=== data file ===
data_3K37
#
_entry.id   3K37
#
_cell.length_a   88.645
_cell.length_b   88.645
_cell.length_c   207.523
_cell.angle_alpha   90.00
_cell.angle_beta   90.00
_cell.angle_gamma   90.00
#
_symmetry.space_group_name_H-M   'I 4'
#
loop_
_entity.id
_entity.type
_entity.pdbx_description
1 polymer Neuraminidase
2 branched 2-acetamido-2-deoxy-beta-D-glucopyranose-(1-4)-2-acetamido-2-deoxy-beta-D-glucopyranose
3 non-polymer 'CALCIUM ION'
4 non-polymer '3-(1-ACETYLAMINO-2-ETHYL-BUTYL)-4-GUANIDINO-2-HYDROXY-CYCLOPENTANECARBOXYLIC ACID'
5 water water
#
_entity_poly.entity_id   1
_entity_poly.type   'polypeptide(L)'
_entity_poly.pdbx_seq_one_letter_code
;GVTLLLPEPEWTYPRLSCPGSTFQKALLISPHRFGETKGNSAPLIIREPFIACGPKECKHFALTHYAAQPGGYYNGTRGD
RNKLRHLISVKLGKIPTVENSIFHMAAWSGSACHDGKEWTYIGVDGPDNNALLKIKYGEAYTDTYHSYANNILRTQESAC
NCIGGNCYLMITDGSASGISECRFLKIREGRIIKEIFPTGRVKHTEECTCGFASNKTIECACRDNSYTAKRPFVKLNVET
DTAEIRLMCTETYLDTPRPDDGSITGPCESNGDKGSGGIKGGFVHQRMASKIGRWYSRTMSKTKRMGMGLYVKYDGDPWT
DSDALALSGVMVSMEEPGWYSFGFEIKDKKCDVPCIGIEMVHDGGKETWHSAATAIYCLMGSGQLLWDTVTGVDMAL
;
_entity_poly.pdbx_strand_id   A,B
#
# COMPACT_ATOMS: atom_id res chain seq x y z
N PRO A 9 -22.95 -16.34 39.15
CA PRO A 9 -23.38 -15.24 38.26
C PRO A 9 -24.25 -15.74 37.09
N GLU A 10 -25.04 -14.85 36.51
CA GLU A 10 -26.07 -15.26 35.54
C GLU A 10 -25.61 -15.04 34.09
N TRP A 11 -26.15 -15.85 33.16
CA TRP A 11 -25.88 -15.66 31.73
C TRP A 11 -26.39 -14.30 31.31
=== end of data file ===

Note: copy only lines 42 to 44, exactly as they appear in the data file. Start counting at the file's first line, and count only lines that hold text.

N TRP A 11 -26.15 -15.85 33.16
CA TRP A 11 -25.88 -15.66 31.73
C TRP A 11 -26.39 -14.30 31.31